LIVE@CoSN2024: Exclusive Coverage

The most important lessons we learned this year

2 educators share valuable insight they gained in 2018

Happy schools start with happy teachers
One of the biggest challenges we face, as educators, is learning how to put our health and happiness first. My first thought was that I needed to put the students’ well-being first, but I discovered that I needed to start with my staff instead. If we didn’t dig in and find the pieces that educators are passionate about and connect them back into this building, we knew they would quickly burn out.

Inspired by the house system in the Harry Potter books and the Ron Clark model, we held monthly house meetings that focused on one of the 7 Mindsets. These mindsets come from Scott Shickler and Jeff Waller’s book, The 7 Mindsets to Live Your Ultimate Life, and include affirmations such as “everything is possible” and “the time is now.”

The mindsets helped us develop a mental-health strategy. We created a Positive Learning Environment (PLE) committee consisting of one person from each grade level to focus on one mindset a month and decide how were going to roll that out to the whole school. For example, during spring break this year, the PLE team had all of the teachers write inspirational messages for the students. We posted those messages on the walls in the school, so that when the kids came back from spring break, they all saw a special note to them on the wall of the school, written by their teacher. It was really cool.
—Tracey Smith

How PBL helps students set goals and build social skills
This year has had its fair share of ups and downs for us all. I’ve learned that we can’t experience a win without having a few losses, and even though being a teacher may very well be one of the most challenging careers, it is always so rewarding.

As an inclusion teacher, I work closely with students with individualized education programs (IEPs) in the general education classroom. Among the many lessons I’ve learned this year, the power of personal connection emerges again and again as a common thread. I’ve learned that positive relationships between students are just as important as my individual connections with each one of them and myself.

1. Every day starts and ends with a goal.
My students come into school every day bright-eyed, eager, and ready to learn. Before diving headfirst into academics, students gather after eating breakfast and write one specific personal goal they have for the day.

After writing their goals, students have time to play around with different STEAM activities such as TinkerToys, Legos, and building blocks to relax before our instructional day begins. Having this time is so important because students, like most of us, need to mentally prepare for the day ahead.

The rest of the day is split into independent reading and math stations, where students practice performing the skills they’ve learned, while I meet with small groups to teach differentiated lessons. When I talk with students, they say how much they love being able to set their own learning goals, and project-based learning (PBL) allows them to explore resources to build on their knowledge and skills for the future. Our last project, “Reporter,” placed students in the role of reporter for a local newspaper. They chose an adult in the school who they were interested in learning more about. I can track student progress and assess how they’re doing with a PBL solution like Defined STEM.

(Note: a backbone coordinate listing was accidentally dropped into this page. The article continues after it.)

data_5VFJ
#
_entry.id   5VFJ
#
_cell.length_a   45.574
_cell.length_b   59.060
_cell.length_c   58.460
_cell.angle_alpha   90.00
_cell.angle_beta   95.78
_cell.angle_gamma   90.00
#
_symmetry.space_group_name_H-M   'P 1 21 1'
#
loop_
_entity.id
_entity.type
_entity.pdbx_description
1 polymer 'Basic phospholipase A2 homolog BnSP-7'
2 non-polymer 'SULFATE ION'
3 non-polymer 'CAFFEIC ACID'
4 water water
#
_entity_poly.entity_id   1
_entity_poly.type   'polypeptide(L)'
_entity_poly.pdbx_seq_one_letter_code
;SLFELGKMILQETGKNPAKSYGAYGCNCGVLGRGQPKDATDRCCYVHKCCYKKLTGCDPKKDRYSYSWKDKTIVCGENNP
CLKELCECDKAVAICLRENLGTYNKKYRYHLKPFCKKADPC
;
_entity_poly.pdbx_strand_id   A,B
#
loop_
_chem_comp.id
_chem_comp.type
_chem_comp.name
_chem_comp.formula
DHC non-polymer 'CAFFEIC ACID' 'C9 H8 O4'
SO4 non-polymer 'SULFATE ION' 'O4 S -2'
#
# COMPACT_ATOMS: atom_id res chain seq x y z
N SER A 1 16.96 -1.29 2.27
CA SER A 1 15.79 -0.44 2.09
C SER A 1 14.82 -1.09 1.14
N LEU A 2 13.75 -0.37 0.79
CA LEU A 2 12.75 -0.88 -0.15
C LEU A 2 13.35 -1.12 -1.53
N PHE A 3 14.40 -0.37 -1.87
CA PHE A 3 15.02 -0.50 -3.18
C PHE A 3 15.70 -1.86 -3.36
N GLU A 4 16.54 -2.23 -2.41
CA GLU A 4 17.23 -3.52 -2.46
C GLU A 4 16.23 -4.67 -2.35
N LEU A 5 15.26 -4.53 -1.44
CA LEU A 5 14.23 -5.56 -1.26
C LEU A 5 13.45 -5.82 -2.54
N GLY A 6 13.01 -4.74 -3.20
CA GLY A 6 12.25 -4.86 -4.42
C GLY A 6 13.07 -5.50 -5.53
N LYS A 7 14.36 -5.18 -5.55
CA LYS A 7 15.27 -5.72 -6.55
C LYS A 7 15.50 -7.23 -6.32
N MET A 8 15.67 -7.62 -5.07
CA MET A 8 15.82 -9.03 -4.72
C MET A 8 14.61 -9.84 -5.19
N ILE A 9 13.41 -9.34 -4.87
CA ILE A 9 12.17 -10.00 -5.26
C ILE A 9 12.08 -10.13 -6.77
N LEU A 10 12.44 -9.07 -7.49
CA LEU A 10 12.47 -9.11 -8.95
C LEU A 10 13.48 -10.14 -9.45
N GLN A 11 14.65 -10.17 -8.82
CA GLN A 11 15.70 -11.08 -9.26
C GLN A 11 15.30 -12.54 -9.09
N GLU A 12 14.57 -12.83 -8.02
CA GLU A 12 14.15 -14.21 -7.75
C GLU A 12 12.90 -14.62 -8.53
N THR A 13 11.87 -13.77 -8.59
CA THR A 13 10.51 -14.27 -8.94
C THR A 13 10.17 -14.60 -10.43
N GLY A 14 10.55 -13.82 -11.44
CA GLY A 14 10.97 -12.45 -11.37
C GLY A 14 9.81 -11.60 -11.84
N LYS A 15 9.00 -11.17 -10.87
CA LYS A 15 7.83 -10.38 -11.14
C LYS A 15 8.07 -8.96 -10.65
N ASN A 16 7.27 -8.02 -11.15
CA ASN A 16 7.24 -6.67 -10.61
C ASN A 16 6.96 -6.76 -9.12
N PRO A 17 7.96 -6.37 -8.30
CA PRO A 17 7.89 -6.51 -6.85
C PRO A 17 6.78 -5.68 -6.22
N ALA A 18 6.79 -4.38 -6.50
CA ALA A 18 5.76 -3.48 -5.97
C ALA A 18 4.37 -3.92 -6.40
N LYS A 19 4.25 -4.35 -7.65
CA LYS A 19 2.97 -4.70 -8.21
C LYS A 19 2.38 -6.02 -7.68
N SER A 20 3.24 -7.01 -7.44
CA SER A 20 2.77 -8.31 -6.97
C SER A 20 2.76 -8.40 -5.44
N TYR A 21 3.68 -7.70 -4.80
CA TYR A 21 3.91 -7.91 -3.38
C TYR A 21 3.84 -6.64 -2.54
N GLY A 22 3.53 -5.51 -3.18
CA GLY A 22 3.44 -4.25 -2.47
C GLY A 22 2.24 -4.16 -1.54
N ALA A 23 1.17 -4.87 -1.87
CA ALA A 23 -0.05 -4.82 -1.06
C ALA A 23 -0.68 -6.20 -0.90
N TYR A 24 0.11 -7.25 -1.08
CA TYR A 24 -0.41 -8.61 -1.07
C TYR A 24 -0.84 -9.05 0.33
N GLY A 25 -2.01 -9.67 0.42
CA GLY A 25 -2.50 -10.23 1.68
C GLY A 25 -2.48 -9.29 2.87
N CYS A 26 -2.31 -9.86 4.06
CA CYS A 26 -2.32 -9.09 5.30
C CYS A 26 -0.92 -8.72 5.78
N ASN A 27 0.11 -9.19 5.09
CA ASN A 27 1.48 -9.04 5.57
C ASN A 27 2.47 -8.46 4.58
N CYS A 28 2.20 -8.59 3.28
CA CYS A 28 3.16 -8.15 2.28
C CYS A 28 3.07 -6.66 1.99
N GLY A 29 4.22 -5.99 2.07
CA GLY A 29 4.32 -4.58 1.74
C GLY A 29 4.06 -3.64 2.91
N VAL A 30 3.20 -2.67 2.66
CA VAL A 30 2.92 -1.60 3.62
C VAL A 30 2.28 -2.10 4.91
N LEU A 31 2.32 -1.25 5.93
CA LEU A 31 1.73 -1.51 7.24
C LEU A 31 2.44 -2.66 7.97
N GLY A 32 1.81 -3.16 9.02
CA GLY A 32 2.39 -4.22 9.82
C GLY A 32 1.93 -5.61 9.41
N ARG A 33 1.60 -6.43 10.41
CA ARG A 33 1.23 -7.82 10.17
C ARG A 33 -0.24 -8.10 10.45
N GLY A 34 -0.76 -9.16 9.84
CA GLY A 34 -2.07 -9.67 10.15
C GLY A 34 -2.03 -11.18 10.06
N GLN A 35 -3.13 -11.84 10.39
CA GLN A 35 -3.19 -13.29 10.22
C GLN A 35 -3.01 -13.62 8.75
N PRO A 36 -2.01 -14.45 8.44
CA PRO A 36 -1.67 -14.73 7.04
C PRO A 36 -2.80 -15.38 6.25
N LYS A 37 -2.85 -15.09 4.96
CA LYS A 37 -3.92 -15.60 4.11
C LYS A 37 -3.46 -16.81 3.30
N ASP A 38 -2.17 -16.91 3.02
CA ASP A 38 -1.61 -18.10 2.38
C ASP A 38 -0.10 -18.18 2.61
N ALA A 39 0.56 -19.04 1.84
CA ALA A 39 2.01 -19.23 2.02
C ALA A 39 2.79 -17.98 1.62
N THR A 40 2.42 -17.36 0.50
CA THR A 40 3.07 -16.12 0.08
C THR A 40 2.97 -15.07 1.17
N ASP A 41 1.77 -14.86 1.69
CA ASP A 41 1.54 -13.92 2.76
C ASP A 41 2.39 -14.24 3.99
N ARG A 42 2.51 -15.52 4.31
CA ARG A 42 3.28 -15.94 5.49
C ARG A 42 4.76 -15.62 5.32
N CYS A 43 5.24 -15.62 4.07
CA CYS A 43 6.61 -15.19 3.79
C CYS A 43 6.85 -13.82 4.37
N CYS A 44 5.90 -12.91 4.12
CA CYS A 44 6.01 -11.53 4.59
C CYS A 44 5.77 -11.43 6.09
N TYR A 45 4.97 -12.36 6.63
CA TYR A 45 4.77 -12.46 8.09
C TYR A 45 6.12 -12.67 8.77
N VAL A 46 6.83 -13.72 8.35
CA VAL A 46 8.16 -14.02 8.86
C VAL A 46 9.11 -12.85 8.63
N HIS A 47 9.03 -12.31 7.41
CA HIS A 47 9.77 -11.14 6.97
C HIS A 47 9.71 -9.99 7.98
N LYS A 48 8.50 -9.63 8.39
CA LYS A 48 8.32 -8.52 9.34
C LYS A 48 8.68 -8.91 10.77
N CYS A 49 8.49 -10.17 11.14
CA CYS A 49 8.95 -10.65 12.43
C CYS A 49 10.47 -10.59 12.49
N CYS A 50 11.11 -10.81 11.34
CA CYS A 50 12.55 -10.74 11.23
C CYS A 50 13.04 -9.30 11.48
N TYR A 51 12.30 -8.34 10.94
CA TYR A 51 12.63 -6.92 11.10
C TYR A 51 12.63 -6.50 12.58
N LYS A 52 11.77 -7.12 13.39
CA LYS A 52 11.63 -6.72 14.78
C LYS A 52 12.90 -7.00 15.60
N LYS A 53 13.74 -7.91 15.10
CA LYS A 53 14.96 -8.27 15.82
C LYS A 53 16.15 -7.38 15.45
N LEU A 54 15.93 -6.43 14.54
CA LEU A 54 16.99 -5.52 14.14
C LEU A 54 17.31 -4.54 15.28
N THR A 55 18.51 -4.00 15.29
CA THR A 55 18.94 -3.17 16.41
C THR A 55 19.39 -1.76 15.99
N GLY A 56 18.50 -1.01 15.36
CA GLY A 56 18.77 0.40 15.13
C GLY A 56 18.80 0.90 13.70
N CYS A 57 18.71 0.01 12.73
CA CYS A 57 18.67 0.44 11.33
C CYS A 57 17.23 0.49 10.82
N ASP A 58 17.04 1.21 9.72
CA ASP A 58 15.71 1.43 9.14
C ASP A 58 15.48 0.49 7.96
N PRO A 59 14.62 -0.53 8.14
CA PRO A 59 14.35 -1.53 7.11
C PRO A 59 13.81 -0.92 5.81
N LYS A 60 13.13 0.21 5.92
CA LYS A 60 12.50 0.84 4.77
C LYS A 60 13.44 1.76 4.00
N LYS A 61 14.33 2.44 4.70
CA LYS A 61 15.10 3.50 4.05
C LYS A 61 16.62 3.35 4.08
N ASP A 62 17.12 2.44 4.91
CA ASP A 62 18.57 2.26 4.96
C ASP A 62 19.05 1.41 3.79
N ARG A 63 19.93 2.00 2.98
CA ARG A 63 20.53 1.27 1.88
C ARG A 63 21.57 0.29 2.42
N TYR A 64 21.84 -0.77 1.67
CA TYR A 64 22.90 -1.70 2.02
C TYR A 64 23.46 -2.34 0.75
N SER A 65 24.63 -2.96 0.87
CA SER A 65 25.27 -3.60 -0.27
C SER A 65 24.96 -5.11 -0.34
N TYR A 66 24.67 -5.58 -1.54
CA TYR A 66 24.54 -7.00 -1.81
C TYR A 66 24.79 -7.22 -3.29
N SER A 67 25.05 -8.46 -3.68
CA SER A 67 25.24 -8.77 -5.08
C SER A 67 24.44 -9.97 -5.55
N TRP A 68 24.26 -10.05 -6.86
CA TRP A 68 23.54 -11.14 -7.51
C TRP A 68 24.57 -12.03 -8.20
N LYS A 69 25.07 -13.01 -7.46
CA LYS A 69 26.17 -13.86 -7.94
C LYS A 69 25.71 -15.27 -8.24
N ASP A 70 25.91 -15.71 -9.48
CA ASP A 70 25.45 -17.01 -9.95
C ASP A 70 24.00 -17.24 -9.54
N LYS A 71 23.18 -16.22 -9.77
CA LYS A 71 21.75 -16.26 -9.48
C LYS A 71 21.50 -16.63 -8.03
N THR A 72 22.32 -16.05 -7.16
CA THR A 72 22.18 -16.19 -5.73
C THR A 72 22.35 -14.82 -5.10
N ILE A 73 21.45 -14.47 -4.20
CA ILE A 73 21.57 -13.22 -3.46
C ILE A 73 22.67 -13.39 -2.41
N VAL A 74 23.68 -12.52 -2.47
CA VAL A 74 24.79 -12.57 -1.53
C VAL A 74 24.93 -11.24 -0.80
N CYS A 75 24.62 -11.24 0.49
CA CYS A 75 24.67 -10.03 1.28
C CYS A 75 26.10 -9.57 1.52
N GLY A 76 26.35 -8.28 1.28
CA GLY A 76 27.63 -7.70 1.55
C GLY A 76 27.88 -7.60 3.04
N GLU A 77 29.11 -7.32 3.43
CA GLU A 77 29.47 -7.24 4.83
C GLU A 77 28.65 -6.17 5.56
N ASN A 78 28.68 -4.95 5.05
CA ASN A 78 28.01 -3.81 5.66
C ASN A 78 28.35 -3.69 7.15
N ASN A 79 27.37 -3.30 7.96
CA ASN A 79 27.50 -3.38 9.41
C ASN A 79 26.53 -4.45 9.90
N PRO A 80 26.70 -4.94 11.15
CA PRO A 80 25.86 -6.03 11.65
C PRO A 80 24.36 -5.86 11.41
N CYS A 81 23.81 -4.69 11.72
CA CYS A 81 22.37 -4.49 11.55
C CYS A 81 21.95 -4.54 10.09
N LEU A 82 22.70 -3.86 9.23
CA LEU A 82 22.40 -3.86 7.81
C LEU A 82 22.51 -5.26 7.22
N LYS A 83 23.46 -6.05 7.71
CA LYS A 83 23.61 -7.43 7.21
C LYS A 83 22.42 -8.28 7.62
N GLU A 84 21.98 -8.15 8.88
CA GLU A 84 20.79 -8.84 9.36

At the end of the day, we go back to our goals. Students take some time to reflect on their behavior and academics and decide what they want to work on.

2. Don’t assume, and be patient.
Some of us may not admit it, but every now and then, we all need a little attitude check. I have learned to not assume that students know how to behave and have begun focusing more on teaching them why we should treat others with respect and how to model good behavior in everything we do.

My job isn’t just to teach students about core topics like math, reading, science, and social studies. I have learned that I need to gradually release information instead of bombarding them with too much at one time. When teachers spend the time getting to know their students on a personal level, they can better understand how they learn and what works best for them. I work with students who come from very challenging and rough situations, and that has proven to have a negative impact on their lives. My job is to be someone they can rely on, share information with, confide in about their problems, and work with to build necessary skills that they can use outside the classroom. Every child deserves to have time in their day to play, have fun, and create lifelong memories with their friends.
—Amber Bush

Sign up for our K-12 newsletter

Newsletter: Innovations in K12 Education
By submitting your information, you agree to our Terms & Conditions and Privacy Policy.

Want to share a great resource? Let us know at

New Resource Center
Explore the latest information we’ve curated to help educators understand and embrace the ever-evolving science of reading.
Get Free Access Today!

"*" indicates required fields

Email Newsletters:

By submitting your information, you agree to our Terms & Conditions and Privacy Policy.

eSchool News uses cookies to improve your experience. Visit our Privacy Policy for more information.